Art Antiquity and Law: 2019 Annual Subscription (hard copy)


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Art Antiquity and Law is a Quarterly designed for all who value the cultural and historical environment.

The principal aim of the Quarterly is to inform. It exists to tell those who work in the art and antiquity world about the law governing their activities and the policies behind the law. It is founded on the belief, never more confident than today, that cultural life cannot exist in a legal vacuum. In our conviction, all responsible members of the art and history community should be aware of the role which law plays in shaping cultural policy. To understand law, however demanding the task, is to meet its challenges more effectively.

In pursuit of these aims, we have created a periodical which, besides giving an account of new legislation, case-law, public documents and official initiatives, gives considered opinions on more general points of law and practice. We believe that it will enable readers to absorb legal change and to respond coherently to it. We hope that it will also encourage them to think critically about public policy in relation to art and the protection of the past.

Art Antiquity and Law is designed for people who work in areas other than law, as well as for legal practitioners. Many articles are written by non-lawyers who have particular experience of applying or reforming the law. The Quarterly is accessible to collectors, auction houses and market consultants, archaeologists, developers, investors, anthropologists, fund managers, insurers and loss adjusters, solicitors and barristers, university lawyers, local authorities, museum officers, art historians, tax advisers, owners of historic properties and cultural policy advisers.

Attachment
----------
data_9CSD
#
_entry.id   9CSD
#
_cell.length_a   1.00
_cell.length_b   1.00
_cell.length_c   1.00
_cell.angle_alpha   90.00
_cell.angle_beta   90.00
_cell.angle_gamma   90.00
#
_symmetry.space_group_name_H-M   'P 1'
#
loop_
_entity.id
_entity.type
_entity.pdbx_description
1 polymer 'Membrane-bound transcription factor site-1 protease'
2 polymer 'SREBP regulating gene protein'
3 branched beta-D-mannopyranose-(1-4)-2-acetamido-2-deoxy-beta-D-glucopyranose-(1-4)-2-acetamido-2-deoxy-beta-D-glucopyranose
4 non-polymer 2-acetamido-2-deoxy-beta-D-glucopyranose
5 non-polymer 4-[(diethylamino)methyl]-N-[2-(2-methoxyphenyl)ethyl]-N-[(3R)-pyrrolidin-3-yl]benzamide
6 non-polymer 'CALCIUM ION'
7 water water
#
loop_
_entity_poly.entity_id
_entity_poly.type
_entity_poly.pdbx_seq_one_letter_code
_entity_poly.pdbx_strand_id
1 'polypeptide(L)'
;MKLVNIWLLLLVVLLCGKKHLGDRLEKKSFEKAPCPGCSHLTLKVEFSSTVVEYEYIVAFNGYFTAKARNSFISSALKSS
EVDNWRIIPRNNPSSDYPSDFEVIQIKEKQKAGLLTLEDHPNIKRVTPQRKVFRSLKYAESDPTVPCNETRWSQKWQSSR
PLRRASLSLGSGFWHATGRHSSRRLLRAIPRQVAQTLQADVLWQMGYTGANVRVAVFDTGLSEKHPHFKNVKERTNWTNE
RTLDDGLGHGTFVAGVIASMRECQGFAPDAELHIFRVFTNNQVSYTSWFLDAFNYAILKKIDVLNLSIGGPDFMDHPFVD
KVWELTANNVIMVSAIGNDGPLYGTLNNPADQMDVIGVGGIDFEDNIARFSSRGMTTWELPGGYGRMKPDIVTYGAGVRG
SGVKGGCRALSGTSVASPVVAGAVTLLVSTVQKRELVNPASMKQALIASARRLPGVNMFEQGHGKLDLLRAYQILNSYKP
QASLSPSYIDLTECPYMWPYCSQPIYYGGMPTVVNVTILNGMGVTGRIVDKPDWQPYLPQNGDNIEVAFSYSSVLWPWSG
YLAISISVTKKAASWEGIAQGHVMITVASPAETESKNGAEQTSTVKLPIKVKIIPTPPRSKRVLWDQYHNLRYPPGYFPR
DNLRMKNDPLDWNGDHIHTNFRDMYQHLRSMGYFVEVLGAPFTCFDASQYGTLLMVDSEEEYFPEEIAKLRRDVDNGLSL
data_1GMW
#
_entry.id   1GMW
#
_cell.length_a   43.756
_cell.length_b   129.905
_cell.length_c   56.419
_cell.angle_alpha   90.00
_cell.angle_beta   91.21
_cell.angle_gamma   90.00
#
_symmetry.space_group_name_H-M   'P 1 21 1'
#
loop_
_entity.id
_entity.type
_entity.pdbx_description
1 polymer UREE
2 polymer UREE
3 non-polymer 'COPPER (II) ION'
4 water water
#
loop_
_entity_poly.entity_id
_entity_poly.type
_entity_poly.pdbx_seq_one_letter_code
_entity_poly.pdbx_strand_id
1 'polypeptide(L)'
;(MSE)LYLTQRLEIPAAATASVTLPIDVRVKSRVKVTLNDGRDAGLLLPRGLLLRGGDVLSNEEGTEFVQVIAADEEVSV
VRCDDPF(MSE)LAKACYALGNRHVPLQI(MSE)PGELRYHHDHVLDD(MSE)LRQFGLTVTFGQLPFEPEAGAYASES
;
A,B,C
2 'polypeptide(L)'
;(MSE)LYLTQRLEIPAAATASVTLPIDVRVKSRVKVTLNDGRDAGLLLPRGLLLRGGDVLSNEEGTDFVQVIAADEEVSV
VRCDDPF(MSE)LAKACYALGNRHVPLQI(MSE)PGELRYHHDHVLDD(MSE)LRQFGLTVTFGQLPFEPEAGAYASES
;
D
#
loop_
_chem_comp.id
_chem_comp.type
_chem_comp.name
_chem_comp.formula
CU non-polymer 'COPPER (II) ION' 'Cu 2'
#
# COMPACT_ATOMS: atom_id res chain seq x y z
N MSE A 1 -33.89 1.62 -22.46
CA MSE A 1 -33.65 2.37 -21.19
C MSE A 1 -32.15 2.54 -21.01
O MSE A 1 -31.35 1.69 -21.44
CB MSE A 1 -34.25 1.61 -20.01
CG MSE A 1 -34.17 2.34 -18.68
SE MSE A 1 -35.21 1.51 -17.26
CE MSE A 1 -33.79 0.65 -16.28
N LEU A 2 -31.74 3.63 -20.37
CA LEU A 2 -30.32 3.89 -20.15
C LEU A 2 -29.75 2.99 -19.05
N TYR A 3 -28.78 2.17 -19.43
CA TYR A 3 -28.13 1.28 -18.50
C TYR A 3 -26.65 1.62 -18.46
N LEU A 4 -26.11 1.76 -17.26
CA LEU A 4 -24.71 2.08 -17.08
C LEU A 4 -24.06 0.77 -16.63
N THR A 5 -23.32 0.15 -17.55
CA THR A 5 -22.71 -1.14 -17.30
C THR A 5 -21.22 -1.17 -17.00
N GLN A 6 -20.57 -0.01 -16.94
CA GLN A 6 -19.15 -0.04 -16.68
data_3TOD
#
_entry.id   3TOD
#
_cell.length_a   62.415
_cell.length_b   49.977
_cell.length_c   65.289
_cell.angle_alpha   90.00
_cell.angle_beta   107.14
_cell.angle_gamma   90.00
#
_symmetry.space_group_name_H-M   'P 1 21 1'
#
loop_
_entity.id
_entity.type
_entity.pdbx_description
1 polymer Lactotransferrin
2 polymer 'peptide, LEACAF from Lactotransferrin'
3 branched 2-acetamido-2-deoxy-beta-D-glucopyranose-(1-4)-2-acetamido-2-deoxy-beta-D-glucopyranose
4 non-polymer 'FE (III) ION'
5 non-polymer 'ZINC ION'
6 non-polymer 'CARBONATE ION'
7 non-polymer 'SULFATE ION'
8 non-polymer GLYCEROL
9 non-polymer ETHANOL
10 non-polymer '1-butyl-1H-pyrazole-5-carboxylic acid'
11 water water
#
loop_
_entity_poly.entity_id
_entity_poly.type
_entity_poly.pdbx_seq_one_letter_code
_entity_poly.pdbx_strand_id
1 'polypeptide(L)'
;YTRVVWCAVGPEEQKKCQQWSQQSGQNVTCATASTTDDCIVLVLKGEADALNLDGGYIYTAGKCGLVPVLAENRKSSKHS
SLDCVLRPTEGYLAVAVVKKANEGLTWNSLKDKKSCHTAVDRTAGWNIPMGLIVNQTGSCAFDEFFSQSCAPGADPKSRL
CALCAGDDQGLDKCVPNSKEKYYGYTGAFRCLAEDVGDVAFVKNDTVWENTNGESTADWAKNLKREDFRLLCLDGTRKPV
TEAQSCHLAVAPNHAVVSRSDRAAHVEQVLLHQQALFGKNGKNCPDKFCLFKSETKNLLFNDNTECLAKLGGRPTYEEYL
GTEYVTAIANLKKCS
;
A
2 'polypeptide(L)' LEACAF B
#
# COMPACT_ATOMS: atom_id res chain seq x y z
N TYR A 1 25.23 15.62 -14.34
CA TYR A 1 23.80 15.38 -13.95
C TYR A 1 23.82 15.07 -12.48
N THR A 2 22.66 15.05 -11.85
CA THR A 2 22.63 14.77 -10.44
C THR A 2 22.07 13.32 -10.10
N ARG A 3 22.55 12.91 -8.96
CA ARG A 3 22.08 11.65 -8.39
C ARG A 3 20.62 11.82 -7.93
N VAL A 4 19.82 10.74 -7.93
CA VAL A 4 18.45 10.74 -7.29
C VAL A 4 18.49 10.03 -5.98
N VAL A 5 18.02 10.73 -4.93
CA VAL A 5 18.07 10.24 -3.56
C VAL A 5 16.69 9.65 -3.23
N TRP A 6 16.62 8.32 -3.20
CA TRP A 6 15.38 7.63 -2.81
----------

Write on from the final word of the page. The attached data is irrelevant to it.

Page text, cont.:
Vol XXIV, Issue 1, 2019


Balancing Markets, Morals and Law: The Fight to Regulate Illicit Trafficking in Cultural Goods and the EU Regulation on the Import of Cultural Goods
Maja R. J. Dehouck

Breaking New Ground in Belgium: How Legal Tradition Handles Treasure Finds and Proposed Reforms
Lucie Lambrecht and Zacharias Mawick

Holocaust Era Cultural Property Looting: the United States and the Washington Principles
Lindsey Blair

A Look at Moral Rights under Brazilian Law: A Tropical Hot Bed?
Julia Rodrigues Casella Hommes

On the Right of the Government of Malta to Restrict the Movement of Cultural Objects Situated in Malta
Nicholas de Gaetano

Conference Reports

Institute of Art and Law Study Forum, 23rd February 2019
Emily Gould

Art, Law and Politics Symposium, Cambridge, 2nd March 2019
Chris King

Book Review

The Law of Treasure by A.G. Guest
Geoffrey Bennett

Vol XXIV, Issue 2, 2019


Retrieval of Indian Antiquities: Issues and Challenges
Vinay Kumar Gupta

International Courts and Cultural Heritage: Bridging the Gap
Giulia Bernabei

Will the Art Market Really Soar? Revisiting Resale Rights after Brexit
Sinclaire Devereux Marber

Historical Treasures in Ruins: Salvaging Archives in Nigeria
Afolasade A. Adewumi

Case Notes

The Basilica de Nuestra Señora de la Merced: Siderides, Marcelo and others Concerning Damage to Cultural Heritage in Argentina
Sebastián Green Martínez

Examining the Policy Implications of the Cassirer Decision
Cassirer v. Thyssen-Bornemisza Collection Foundation
William L. Charron

Body and Soul: Fiduciary Duties in the De Pury Litigation
ACLBDD Holdings Ltd v. Staechelin & Others
Michael Bowmer

Proving Contemporary Art Forgeries
R. v. Gant and Siddique
Nina Lala

Conference Report

Art on the Move: Institute of Art and Law with Maurice Turnor Gardner LLP
Julia Rodrigues Casella Hommes

To see the content of the 2018 volume of Art Antiquity and Law click here.